The US has already lost this Trade War (Chinese Fintech)

The US has already lost this Trade War (Chinese Fintech)

Brett King 13/10/2018 7

I visited Shanghai again this week at the request of Huawei’s Enterprise Business Group as a part of their annual Huawei Connect event. This year’s theme was Active Intelligence and at the conference hall held at the Shanghai World Expo and Convention Center we saw demonstrated “smart” technologies ranging from smart city applications, smart education, smart transportation, smart everything…

One of the most impressive technology demonstrations was an AI that was able to translate Chinese to English and vis versa, faster and more accurately than the best human translators. This is just the start. Huawei is build an AI ecosystem of partners that is targeted to exceed 1 million developers alone over the next 3 years.

In my latest book Bank 4.0: Banking Everywhere never at a Bank, I discussed the magnitude of China’s fintech revolution and how it’s leaving the US banks in the dust. This year Ant Financial and Tencent will preside over more than $22 Trillion in mobile payments – representing 98% of the lucrative Chinese mobile payments market. To put that in perspective, that’s more than the entire world’s debit card and credit payments volume this year – Visa managed just $2 Trillion in Q2 of 2018. China’s mobile payments market is more than 4x the size of Visa’s global transaction market as of today.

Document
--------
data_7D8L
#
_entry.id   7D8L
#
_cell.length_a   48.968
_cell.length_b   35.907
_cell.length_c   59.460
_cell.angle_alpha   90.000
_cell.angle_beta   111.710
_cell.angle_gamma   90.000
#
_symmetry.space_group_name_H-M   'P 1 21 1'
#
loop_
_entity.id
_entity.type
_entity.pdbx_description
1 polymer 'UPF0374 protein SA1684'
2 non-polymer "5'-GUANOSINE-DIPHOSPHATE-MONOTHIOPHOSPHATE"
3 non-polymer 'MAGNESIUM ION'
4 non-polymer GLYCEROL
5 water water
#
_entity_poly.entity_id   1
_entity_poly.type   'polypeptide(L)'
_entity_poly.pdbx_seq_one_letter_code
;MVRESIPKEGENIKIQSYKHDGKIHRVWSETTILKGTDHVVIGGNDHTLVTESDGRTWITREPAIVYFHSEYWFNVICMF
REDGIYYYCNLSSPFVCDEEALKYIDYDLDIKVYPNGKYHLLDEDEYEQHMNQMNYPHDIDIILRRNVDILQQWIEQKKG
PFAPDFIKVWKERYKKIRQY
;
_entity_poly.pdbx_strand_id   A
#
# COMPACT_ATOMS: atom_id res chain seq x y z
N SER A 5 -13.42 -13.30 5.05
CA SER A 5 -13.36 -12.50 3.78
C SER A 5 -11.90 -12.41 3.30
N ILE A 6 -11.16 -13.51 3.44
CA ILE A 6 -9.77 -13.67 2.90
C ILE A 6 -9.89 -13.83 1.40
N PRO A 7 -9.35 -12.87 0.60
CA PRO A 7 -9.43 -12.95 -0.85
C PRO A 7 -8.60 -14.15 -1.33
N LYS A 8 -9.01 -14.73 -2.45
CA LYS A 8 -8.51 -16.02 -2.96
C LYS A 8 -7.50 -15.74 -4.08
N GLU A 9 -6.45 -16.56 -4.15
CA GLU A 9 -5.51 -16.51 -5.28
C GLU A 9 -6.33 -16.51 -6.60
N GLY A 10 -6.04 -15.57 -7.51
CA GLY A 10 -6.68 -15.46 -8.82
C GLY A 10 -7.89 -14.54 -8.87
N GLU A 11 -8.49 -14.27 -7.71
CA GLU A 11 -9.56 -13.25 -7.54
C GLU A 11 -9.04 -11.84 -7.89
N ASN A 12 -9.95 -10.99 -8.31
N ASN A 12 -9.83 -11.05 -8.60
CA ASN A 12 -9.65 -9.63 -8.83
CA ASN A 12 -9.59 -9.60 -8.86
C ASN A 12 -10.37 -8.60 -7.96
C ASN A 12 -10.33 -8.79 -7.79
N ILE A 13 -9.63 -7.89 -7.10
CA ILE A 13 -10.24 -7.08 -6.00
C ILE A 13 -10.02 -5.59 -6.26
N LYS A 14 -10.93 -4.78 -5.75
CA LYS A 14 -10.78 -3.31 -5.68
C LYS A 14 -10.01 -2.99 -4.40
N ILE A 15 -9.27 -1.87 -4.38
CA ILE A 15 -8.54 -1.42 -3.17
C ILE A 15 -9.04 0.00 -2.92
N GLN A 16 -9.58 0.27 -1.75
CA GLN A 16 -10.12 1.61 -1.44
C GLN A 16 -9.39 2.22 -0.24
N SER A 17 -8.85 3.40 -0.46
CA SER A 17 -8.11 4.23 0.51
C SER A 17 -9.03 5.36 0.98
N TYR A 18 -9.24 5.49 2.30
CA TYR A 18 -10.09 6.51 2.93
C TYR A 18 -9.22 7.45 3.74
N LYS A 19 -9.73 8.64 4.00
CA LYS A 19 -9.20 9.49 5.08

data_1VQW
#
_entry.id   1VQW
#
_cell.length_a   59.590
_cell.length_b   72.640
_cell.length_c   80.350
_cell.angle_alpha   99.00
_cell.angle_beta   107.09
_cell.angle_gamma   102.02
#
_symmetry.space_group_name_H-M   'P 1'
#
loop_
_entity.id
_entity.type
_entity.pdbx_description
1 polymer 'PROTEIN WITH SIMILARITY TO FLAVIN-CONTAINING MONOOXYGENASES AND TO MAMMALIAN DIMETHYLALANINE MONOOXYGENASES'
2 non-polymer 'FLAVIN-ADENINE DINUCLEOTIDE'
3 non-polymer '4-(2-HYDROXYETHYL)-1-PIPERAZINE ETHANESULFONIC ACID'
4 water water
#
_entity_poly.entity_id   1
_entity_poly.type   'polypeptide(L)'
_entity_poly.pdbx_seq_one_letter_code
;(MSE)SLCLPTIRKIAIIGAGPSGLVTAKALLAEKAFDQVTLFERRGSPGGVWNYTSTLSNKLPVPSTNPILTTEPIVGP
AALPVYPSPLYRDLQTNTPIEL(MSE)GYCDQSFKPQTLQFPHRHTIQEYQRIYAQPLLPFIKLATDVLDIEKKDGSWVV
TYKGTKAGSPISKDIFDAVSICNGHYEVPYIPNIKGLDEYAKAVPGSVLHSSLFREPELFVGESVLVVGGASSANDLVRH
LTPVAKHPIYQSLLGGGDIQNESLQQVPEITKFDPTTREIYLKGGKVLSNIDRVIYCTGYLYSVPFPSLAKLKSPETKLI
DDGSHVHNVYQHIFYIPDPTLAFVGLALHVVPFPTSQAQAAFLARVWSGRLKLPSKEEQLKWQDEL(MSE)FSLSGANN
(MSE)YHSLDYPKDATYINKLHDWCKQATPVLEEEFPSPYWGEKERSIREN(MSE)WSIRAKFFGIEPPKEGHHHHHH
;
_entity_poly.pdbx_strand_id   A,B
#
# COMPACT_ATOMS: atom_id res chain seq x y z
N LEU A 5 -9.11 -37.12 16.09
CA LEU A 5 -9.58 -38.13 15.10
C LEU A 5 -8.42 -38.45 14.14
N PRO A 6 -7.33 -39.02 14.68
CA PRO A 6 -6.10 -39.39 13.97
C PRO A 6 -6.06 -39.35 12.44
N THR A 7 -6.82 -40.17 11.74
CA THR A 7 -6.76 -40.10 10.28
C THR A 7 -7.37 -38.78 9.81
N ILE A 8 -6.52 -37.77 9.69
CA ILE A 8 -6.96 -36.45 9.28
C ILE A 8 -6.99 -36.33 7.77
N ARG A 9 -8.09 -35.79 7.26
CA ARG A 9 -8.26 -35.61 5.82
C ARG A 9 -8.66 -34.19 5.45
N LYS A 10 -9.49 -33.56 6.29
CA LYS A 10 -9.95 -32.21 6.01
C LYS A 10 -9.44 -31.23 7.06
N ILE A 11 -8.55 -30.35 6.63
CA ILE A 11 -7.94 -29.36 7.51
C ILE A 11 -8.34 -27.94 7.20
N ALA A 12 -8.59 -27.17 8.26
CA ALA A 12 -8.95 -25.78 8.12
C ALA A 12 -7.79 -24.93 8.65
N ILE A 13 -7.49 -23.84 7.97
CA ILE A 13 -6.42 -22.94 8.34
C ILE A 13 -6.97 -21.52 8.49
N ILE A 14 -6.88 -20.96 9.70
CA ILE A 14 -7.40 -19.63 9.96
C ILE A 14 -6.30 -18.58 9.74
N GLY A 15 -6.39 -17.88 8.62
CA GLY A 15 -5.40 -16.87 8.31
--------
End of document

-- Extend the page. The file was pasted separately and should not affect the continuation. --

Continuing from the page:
There are 4,000 P2P lenders in China, and while a recent regulatory crack down resulted in numerous defaults and a sizable shrinking of the sector, P2P lending already accounted for US$192 Billion in lending in 2017 (see Bloomberg). While still only 2% of the retail lending market, it represents around 25% of the unsecured personal lending market in China. A serious foothold.

But the serious action is happening in transactional banking. This is where the US should take particular note because it signals that the threat from the likes of Amazon and larger Fintech's is still seriously under estimated.

The world’s most successful deposit product sits in Alibaba’s sister company, Ant Financial's wheelhouse. Yu’e Bao has generated more than $300Bn in consumer-level deposits in just a few small years. The nearest competitor to this in the US is JP Morgan’s US Treasury Bond Fund which is less than half the size. This all without a single human financial advisor, paper-based application form or branch distribution channel whatsoever.

The largest challenger bank in China was founded by Tencent, called WeBank. Today, WeBank has more retail customers than JP Morgan Chase has in the United States. WeBank, based in Shenzhen, has a real-time blockchain core, can monitor marketing campaigns, transactions, applications, cyber security threats and everything else operationally in real-time with an impressive control centre in the heart of SZ. With more than 80 million retail customers, this 3 year old bank is a phenomenal player in the Chinese ecosystem today, with no sign of slowing in its J-curve growth path.

Just think about that. The biggest deposit product in the world is completely digital and 2x the size of the nearest major in the US. The largest fintech bank in China has more customers than JP Morgan Chase. The mobile payments business in China is larger than the world's entire plastic card market. Yup...